When the upris­ing began in 2011, rebel forces not only attacked gov­ern­ment build­ings, but tar­geted the secu­rity apparatus, killing secu­rity per­son­nel and dri­ving oth­ers out of towns. In Decem­ber 2012 Major Gen­eral Abdu­laziz al-Shalal — whose job was to mon­i­tor the secu­rity ser­vices for the regime — defected to the rebels say­ing he was leav­ing the “regime army” to join the “people’s revolution”. Once this fac­tor changed, the ears and eyes of the regime were cut and Assad’s forces have since strug­gled to quell the upris­ing. This is why much of the coun­try is out­side the con­trol of the gov­ern­ment today.

The Syrian army

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Sec­ondly, although on paper the Syr­ian army con­sists of 220,000 sol­diers, most of the Syr­ian infantry is com­posed of Sunni sol­diers, who Assad could not rely on and thus he only had a small force to tackle the upris­ing. Con­se­quently, the bur­den of the fight­ing fell on two elite units: the 4th armored divi­sion and the Repub­li­can Guard. Together, these formations only pos­sessed a fight­ing force of around 30,000 men – less than 14% of the army’s total strength and they were forced to bear the lion’s share of casualties.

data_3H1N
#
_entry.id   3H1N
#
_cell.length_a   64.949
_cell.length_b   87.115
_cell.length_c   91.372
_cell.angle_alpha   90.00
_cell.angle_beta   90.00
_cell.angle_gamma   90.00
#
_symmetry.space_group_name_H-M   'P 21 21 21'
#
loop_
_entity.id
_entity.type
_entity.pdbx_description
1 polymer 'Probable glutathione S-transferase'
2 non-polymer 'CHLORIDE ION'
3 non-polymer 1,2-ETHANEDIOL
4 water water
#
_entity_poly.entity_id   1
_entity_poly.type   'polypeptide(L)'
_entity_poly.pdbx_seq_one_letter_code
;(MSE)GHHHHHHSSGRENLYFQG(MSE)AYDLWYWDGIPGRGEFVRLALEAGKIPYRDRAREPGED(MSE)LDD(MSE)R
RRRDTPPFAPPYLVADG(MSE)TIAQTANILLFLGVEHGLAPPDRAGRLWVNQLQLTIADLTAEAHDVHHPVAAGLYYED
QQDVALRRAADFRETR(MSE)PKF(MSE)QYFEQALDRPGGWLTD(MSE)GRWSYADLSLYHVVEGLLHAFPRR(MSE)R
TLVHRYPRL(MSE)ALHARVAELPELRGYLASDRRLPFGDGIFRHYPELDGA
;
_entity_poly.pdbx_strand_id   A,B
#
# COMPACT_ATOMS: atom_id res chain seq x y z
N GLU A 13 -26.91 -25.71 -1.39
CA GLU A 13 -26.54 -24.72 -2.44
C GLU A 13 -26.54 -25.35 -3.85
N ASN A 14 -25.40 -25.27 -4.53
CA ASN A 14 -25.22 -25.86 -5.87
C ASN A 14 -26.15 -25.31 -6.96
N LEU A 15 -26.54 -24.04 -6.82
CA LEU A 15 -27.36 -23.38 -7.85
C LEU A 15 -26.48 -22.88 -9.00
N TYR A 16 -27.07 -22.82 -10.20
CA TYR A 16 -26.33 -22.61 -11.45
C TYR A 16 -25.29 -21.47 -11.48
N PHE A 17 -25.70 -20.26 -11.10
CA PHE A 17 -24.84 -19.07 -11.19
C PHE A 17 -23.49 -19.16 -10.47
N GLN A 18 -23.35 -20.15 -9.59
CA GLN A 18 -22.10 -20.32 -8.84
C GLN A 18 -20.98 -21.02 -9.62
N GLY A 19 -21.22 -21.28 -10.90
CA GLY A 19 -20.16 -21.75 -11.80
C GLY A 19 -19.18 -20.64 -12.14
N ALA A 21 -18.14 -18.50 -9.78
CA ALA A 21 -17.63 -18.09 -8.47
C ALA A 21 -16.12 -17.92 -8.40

Hezbollah fighters are currently in Syria with Assad's forces.
Hezbollah fighters are currently in Syria with Assad’s forces.

Assad was forced to uti­lise only a small frac­tion of the army as he could not count on the loy­alty of the major­ity, i.e.  the Sunni Mus­lims. The sit­u­a­tion became dire by mid-2013 for Assad when the rebels began launch­ing attacks on Dam­as­cus – the seat of the regime. Defected offi­cial Brigadier Gen­eral Zaher al-Saket con­firmed the Assad regime was on the verge of col­lapse, this is what led to the inter­ven­tion of thou­sands of fight­ers from Hezbol­lah.